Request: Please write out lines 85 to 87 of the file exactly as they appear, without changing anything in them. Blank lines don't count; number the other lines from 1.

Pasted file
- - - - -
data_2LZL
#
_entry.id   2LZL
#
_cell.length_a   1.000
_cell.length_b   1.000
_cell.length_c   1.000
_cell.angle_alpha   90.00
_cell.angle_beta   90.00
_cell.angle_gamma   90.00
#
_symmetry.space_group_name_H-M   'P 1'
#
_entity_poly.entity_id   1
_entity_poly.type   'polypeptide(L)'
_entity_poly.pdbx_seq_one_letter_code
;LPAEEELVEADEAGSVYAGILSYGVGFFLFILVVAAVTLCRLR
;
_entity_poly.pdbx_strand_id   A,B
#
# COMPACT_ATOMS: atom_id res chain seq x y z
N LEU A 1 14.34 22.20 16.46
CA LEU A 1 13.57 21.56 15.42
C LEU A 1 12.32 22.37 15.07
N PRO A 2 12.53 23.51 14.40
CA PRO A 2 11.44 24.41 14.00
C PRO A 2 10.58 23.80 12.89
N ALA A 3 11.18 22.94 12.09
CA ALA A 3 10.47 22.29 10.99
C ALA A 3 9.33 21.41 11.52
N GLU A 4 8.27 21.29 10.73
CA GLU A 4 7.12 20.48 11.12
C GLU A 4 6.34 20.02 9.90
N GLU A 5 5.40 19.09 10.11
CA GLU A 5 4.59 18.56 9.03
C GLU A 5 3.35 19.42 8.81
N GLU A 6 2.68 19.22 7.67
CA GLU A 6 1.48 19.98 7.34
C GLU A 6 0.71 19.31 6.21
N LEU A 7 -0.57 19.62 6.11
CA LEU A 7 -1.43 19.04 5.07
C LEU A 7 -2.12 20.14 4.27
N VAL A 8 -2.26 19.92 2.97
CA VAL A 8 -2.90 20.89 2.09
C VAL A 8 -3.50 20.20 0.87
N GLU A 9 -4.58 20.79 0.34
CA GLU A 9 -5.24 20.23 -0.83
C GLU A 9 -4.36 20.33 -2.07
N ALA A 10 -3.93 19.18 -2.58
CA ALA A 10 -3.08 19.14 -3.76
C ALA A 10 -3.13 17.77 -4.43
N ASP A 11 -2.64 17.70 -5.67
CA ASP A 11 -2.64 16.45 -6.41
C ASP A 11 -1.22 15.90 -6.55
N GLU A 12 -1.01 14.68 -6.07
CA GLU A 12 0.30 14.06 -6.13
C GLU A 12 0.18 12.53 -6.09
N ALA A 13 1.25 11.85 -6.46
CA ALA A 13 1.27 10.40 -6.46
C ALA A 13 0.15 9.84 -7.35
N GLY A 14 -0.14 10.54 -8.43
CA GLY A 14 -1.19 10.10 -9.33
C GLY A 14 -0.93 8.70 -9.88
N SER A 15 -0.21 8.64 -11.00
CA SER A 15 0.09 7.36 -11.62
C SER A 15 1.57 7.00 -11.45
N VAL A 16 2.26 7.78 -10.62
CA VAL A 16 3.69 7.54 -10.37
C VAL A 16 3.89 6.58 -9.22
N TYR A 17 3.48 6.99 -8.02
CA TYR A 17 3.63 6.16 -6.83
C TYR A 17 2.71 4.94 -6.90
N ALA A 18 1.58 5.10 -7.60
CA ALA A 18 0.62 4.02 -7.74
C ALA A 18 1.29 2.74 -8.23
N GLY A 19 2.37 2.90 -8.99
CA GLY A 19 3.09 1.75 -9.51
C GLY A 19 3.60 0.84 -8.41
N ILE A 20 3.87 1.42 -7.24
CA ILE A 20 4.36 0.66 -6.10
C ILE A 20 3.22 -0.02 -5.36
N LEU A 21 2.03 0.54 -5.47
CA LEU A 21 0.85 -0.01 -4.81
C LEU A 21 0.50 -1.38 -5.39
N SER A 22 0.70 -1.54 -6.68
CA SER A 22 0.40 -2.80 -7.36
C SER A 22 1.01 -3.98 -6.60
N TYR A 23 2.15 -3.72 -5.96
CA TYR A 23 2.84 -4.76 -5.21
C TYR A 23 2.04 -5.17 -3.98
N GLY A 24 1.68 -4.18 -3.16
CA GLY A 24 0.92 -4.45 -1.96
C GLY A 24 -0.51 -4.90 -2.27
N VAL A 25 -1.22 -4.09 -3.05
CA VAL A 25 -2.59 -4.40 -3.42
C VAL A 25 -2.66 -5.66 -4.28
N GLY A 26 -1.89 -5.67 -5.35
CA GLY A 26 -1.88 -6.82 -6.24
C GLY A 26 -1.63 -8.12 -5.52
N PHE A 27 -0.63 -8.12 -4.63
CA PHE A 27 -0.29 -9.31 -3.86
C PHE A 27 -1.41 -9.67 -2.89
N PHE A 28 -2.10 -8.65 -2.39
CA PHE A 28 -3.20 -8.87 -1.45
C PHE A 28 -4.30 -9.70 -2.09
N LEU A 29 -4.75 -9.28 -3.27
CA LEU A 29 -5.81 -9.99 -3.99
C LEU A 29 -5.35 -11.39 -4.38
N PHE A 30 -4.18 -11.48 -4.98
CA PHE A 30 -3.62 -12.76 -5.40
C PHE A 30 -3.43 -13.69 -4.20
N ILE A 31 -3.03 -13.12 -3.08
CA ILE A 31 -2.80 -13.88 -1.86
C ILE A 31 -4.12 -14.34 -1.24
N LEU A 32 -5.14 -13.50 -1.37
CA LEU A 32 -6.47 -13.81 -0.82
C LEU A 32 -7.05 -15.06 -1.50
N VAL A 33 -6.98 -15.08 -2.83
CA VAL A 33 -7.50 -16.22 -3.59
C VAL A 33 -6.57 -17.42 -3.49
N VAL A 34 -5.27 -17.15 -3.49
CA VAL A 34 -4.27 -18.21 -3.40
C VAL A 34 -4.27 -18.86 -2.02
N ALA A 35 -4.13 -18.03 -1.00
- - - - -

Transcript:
N SER A 22 0.70 -1.54 -6.68
CA SER A 22 0.40 -2.80 -7.36
C SER A 22 1.01 -3.98 -6.60